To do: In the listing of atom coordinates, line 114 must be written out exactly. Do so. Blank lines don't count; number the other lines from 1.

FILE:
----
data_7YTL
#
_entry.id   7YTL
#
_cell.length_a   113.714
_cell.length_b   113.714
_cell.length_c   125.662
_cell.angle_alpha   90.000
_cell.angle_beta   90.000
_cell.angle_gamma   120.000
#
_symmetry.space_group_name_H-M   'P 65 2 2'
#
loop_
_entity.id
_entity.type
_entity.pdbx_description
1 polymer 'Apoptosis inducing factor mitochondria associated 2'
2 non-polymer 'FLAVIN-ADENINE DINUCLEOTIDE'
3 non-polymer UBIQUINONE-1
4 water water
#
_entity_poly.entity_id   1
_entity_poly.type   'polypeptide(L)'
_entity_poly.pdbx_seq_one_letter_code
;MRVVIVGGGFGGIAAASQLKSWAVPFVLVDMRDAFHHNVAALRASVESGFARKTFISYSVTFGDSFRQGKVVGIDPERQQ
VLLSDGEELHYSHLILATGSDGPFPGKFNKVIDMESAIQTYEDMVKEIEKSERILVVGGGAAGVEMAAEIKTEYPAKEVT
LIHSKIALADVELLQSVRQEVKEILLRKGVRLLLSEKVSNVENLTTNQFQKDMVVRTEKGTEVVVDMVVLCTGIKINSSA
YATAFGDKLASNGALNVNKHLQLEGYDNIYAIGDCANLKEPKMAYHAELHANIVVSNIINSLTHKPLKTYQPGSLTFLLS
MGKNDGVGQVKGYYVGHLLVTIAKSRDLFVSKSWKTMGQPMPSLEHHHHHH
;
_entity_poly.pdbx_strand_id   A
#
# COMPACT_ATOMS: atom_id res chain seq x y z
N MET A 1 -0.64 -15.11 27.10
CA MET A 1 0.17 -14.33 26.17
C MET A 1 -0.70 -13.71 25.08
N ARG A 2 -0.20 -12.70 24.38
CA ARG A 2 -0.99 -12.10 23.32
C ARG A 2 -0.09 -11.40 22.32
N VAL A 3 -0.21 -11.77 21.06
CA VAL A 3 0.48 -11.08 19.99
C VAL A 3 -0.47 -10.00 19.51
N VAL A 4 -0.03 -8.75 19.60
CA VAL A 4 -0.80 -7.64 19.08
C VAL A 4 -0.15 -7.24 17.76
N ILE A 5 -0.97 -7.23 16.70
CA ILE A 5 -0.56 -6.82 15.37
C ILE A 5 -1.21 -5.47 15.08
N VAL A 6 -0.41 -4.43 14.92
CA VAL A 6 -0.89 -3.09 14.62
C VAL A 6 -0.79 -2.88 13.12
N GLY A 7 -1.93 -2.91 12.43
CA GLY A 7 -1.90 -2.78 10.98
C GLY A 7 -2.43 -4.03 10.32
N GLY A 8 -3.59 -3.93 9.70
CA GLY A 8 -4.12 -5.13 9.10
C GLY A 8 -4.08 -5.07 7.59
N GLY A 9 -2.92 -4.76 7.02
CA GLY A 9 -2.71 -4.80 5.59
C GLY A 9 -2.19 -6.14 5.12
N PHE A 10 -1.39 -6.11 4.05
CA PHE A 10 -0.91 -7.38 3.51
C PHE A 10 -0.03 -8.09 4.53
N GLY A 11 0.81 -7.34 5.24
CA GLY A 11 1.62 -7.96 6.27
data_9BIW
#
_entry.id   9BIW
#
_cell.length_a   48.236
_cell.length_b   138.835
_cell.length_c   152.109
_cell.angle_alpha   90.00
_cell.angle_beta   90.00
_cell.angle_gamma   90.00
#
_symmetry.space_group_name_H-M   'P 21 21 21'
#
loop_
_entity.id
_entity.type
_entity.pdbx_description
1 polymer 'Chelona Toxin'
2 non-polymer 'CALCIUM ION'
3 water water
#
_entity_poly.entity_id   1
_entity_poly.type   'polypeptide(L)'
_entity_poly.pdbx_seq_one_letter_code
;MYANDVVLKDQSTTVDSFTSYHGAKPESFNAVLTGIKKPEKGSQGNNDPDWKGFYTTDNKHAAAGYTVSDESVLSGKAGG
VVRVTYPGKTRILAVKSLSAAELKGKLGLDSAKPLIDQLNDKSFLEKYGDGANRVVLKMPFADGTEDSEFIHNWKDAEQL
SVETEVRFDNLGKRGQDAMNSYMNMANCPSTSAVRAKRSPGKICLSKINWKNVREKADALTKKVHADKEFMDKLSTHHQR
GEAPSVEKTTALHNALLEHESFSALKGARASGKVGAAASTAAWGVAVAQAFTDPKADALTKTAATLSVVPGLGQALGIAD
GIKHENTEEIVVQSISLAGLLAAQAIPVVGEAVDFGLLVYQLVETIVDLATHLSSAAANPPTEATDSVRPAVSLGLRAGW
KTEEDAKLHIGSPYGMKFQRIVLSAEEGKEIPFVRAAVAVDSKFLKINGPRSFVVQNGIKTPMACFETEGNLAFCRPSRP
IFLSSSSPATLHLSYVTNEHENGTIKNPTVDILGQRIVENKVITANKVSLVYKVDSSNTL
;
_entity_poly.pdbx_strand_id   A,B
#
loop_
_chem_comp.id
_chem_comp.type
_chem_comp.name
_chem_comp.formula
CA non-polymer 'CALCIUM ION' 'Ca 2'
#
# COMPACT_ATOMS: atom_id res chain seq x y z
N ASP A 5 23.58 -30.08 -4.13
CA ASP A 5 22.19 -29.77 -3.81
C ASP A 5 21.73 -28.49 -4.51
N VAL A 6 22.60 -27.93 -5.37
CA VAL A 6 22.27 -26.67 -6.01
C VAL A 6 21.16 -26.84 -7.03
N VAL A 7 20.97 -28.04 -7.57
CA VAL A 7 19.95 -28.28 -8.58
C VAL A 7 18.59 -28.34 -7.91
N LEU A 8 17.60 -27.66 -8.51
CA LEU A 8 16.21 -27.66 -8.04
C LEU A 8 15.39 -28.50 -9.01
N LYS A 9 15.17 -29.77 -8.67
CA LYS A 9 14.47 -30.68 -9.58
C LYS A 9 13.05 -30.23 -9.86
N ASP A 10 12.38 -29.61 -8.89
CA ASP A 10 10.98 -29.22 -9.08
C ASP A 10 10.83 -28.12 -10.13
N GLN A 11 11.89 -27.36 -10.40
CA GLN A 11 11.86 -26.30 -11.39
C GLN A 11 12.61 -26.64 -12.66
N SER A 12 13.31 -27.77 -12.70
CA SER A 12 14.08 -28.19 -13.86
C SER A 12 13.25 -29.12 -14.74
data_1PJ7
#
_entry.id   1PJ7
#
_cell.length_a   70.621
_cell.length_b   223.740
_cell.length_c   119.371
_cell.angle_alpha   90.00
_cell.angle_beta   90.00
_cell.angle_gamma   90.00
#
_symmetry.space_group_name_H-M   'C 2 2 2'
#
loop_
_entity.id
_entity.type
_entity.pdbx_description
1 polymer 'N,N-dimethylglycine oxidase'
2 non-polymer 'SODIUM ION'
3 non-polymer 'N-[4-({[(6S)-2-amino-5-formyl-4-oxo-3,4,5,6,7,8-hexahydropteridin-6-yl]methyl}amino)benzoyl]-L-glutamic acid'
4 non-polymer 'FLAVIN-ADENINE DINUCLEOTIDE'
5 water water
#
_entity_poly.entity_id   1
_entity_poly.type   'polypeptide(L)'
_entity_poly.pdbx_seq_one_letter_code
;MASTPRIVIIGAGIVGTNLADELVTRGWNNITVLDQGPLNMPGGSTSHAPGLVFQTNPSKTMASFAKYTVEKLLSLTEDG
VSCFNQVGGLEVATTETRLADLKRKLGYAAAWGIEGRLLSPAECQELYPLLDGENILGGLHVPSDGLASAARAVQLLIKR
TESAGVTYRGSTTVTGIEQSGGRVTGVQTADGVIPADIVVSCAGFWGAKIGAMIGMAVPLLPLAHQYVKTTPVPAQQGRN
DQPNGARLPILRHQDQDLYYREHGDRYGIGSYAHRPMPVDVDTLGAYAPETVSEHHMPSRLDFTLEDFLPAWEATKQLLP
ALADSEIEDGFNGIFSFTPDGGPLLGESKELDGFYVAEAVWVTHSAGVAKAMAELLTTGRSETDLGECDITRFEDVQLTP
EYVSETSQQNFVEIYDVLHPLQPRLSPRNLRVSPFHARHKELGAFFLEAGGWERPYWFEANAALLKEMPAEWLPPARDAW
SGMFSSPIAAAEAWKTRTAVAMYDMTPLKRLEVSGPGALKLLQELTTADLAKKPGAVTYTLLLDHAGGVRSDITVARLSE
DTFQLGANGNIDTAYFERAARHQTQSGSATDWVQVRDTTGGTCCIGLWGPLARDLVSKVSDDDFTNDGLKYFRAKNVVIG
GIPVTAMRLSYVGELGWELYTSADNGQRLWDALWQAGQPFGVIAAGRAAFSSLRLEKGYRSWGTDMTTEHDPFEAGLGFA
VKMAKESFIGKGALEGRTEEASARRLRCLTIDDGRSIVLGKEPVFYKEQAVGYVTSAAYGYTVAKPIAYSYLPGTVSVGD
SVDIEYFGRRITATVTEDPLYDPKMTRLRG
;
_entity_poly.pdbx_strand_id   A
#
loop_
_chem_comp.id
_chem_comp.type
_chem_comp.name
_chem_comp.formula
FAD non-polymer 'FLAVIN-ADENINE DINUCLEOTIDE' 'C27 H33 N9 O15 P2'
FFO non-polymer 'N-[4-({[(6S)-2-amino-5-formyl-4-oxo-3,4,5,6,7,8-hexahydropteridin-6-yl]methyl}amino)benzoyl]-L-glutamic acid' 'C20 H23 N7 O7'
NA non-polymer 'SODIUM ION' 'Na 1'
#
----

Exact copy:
C VAL A 6 21.16 -26.84 -7.03